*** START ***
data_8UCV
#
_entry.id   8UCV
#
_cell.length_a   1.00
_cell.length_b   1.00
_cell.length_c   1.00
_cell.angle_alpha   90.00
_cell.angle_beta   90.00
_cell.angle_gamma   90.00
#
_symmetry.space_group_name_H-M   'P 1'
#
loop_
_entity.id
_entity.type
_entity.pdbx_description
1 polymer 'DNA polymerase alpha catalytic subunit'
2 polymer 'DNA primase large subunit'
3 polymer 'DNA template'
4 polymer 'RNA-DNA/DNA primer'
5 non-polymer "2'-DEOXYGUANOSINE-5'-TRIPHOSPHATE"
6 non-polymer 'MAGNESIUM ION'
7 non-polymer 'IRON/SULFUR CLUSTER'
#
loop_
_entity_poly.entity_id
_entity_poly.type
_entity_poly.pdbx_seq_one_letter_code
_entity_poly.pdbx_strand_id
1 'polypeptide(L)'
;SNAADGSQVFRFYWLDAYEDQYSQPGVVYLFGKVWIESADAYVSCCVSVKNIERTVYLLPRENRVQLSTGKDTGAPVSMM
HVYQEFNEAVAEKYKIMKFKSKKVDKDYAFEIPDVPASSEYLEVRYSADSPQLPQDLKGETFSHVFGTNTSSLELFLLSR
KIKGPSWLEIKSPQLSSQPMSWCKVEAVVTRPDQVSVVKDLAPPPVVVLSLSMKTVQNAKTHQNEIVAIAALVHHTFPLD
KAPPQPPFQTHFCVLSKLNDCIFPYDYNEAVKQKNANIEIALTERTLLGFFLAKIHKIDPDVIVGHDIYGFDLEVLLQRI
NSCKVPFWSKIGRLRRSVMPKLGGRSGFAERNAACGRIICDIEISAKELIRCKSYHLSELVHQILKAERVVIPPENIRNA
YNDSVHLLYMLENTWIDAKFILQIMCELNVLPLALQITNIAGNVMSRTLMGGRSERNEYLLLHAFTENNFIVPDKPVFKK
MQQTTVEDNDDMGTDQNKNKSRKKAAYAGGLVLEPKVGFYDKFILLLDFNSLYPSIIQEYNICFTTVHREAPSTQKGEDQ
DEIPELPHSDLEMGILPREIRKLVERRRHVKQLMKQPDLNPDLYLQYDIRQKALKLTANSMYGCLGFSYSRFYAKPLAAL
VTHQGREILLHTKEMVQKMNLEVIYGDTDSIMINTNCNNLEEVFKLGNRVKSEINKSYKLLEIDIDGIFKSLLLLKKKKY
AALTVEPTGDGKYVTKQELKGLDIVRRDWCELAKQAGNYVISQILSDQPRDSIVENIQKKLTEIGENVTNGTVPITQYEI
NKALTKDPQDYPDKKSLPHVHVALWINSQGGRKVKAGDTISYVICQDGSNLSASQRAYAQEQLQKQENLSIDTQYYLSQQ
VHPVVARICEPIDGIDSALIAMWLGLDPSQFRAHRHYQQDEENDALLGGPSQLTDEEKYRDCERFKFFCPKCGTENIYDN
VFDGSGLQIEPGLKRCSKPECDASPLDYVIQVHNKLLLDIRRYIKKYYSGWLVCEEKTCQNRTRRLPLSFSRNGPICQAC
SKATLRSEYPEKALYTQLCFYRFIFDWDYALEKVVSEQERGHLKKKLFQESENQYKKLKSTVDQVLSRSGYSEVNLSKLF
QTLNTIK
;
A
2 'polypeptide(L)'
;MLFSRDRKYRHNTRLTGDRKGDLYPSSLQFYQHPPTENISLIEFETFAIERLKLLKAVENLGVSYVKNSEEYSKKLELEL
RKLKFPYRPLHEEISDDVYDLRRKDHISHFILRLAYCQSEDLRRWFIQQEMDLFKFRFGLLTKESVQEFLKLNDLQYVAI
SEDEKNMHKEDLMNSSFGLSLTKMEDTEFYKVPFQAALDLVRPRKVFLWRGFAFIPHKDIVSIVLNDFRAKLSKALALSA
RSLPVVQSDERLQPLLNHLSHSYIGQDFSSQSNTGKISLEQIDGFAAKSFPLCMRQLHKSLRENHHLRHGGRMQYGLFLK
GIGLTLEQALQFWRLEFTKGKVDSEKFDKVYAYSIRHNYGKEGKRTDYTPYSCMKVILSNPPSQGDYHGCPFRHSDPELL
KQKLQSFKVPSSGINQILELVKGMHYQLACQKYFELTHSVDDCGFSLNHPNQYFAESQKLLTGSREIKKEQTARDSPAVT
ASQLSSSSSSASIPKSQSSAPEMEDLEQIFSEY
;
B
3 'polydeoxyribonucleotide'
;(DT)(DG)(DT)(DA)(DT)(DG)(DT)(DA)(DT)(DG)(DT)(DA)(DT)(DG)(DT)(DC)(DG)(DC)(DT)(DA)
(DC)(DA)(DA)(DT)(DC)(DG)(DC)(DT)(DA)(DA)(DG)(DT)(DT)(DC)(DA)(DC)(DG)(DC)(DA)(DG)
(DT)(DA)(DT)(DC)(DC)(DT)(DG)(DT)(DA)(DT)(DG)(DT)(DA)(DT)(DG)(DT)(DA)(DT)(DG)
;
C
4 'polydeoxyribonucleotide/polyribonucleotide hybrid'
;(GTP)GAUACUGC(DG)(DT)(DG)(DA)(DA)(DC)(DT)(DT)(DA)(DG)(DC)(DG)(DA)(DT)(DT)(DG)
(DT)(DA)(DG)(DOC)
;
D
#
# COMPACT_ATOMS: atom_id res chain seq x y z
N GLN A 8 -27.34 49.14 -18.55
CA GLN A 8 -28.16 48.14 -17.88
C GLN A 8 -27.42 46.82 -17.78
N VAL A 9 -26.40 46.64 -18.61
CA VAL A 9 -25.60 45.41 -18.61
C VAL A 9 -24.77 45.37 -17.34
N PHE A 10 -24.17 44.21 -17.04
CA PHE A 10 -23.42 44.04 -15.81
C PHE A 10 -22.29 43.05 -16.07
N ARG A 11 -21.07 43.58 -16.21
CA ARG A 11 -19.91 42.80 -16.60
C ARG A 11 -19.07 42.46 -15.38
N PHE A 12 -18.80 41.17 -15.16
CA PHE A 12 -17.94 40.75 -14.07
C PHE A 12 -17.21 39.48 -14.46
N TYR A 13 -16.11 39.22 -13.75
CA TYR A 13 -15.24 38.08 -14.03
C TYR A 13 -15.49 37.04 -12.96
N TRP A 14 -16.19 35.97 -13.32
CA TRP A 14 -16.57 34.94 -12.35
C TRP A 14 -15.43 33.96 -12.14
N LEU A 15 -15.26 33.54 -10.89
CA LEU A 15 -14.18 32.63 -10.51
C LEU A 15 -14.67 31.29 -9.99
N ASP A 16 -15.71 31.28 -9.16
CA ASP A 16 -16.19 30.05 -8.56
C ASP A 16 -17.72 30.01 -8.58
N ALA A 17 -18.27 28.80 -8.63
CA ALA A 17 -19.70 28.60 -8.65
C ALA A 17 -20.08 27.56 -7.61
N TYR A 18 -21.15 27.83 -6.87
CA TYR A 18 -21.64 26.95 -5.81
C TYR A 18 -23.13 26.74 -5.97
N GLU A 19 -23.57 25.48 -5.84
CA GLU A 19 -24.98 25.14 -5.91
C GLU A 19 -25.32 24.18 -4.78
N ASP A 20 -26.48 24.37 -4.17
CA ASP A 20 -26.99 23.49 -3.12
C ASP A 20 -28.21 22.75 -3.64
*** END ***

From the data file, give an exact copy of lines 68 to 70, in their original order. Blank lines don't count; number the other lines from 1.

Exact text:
;
D
#